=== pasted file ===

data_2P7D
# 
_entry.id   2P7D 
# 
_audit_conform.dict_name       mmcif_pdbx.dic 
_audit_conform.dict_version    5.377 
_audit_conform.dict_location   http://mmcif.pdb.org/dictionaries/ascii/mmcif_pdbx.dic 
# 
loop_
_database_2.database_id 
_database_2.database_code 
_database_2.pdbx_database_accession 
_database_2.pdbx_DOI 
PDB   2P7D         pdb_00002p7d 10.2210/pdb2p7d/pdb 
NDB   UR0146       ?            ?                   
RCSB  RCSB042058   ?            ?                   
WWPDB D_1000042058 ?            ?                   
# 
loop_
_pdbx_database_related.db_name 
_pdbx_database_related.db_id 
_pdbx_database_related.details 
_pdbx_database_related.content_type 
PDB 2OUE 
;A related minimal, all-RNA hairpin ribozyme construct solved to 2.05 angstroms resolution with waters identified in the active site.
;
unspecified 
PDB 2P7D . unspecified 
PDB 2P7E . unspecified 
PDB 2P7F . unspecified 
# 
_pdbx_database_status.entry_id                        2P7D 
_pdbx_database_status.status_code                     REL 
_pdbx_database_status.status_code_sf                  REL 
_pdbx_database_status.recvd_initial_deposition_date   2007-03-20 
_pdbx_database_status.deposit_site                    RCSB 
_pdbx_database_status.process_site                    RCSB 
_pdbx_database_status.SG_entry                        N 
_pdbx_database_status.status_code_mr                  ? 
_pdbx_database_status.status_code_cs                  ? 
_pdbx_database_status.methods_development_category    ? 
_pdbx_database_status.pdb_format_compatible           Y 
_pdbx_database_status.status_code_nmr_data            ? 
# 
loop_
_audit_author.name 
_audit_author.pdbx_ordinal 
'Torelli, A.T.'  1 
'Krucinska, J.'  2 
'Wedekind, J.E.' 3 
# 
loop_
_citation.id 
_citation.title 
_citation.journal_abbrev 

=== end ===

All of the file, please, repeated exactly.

data_2P7D
# 
_entry.id   2P7D 
# 
_audit_conform.dict_name       mmcif_pdbx.dic 
_audit_conform.dict_version    5.377 
_audit_conform.dict_location   http://mmcif.pdb.org/dictionaries/ascii/mmcif_pdbx.dic 
# 
loop_
_database_2.database_id 
_database_2.database_code 
_database_2.pdbx_database_accession 
_database_2.pdbx_DOI 
PDB   2P7D         pdb_00002p7d 10.2210/pdb2p7d/pdb 
NDB   UR0146       ?            ?                   
RCSB  RCSB042058   ?            ?                   
WWPDB D_1000042058 ?            ?                   
# 
loop_
_pdbx_database_related.db_name 
_pdbx_database_related.db_id 
_pdbx_database_related.details 
_pdbx_database_related.content_type 
PDB 2OUE 
;A related minimal, all-RNA hairpin ribozyme construct solved to 2.05 angstroms resolution with waters identified in the active site.
;
unspecified 
PDB 2P7D . unspecified 
PDB 2P7E . unspecified 
PDB 2P7F . unspecified 
# 
_pdbx_database_status.entry_id                        2P7D 
_pdbx_database_status.status_code                     REL 
_pdbx_database_status.status_code_sf                  REL 
_pdbx_database_status.recvd_initial_deposition_date   2007-03-20 
_pdbx_database_status.deposit_site                    RCSB 
_pdbx_database_status.process_site                    RCSB 
_pdbx_database_status.SG_entry                        N 
_pdbx_database_status.status_code_mr                  ? 
_pdbx_database_status.status_code_cs                  ? 
_pdbx_database_status.methods_development_category    ? 
_pdbx_database_status.pdb_format_compatible           Y 
_pdbx_database_status.status_code_nmr_data            ? 
# 
loop_
_audit_author.name 
_audit_author.pdbx_ordinal 
'Torelli, A.T.'  1 
'Krucinska, J.'  2 
'Wedekind, J.E.' 3 
# 
loop_
_citation.id 
_citation.title 
_citation.journal_abbrev 